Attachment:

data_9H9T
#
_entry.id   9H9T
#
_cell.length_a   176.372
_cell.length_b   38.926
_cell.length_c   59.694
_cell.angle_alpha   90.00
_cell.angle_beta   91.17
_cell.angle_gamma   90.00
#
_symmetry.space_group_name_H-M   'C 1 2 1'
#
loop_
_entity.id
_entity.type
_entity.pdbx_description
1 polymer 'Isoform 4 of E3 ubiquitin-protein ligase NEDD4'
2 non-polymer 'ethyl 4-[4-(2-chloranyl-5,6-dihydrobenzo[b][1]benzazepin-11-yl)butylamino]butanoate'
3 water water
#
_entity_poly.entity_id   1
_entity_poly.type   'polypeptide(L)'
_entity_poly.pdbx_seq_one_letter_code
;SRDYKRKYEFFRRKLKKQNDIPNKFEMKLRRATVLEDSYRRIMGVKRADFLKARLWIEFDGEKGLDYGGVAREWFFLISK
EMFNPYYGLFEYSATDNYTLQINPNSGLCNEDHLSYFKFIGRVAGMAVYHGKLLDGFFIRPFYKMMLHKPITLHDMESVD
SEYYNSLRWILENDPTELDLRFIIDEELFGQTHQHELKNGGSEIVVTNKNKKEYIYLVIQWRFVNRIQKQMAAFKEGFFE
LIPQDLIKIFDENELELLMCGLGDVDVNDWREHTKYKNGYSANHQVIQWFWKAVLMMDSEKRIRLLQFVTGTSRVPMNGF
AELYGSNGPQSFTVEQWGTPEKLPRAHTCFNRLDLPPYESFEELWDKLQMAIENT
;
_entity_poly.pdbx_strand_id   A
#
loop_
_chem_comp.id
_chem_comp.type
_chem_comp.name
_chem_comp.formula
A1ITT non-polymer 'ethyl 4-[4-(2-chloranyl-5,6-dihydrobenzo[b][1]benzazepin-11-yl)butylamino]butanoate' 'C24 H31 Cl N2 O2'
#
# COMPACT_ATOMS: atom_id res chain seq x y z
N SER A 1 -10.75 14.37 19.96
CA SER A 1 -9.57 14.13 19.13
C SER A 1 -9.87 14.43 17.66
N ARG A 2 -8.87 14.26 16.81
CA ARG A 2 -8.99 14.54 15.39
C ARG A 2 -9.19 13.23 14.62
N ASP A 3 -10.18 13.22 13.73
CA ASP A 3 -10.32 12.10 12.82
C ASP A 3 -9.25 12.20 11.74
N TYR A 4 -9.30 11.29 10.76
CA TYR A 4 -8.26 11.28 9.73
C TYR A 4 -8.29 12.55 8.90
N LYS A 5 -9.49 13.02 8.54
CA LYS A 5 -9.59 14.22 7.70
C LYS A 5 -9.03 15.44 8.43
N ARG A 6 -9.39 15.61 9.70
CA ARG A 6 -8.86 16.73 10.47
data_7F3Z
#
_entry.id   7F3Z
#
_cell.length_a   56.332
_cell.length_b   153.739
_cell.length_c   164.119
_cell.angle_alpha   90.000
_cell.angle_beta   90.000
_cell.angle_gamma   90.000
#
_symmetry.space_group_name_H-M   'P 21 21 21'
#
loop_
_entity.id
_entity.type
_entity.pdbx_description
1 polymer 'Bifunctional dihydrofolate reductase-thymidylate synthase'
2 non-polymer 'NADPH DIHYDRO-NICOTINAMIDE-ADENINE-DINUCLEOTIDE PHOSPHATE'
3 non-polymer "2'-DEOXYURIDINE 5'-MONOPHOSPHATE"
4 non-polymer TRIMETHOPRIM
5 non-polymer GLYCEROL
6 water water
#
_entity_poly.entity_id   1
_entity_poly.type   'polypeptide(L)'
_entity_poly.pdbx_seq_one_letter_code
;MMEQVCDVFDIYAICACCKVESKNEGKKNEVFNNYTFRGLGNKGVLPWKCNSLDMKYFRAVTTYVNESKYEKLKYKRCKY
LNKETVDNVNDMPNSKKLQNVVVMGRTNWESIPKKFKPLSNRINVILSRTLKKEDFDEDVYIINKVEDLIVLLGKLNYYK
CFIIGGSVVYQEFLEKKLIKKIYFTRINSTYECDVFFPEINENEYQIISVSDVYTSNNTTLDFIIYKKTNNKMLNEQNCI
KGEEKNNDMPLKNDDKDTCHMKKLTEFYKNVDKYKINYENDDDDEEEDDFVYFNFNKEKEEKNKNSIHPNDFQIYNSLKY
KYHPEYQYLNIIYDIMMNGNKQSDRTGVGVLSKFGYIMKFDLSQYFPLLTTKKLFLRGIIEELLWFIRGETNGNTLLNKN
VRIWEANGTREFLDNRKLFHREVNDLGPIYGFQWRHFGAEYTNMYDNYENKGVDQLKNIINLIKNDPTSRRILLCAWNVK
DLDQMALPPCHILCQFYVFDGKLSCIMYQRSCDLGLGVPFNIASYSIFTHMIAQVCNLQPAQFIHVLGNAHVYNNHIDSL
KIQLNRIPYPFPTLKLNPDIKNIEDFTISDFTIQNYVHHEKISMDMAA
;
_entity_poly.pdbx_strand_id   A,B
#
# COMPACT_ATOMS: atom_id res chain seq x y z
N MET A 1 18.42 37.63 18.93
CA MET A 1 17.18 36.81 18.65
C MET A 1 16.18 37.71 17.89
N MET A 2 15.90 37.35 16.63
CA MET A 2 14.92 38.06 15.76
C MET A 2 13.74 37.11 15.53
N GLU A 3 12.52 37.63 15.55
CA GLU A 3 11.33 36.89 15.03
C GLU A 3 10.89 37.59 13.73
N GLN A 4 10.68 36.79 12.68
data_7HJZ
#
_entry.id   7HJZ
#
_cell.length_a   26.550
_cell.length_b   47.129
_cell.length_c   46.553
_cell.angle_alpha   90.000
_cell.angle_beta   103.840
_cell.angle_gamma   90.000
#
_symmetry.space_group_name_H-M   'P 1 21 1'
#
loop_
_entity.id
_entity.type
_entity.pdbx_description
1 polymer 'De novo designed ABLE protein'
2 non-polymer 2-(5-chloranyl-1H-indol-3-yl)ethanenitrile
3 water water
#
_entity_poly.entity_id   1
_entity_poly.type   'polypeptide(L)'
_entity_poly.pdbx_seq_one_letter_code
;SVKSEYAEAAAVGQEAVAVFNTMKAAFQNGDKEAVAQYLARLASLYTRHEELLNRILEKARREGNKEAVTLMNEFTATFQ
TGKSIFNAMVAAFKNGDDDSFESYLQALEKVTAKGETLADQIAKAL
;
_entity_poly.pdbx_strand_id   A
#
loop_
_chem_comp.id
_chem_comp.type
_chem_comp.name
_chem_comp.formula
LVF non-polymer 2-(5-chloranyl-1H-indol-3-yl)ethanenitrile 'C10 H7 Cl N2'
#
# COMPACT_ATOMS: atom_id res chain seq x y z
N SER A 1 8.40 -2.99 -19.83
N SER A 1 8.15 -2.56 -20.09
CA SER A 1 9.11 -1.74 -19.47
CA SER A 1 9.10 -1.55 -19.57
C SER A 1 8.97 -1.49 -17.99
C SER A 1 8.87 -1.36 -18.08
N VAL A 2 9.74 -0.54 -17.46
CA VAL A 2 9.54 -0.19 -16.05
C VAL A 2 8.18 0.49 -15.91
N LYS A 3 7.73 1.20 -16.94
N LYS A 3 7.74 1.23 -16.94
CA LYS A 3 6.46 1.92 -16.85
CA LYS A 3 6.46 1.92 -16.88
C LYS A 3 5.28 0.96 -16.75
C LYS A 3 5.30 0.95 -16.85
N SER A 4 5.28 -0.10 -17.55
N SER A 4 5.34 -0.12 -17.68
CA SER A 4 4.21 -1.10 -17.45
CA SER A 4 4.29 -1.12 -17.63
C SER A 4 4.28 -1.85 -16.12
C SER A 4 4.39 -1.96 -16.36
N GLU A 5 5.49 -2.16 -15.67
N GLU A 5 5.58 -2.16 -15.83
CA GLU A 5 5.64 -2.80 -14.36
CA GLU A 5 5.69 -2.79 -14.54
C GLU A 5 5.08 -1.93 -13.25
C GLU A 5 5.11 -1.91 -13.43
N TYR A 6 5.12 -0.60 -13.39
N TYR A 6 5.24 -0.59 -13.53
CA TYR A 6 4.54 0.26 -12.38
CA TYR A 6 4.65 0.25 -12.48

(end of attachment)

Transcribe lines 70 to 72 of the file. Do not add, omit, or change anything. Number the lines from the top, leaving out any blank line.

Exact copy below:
#
loop_
_entity.id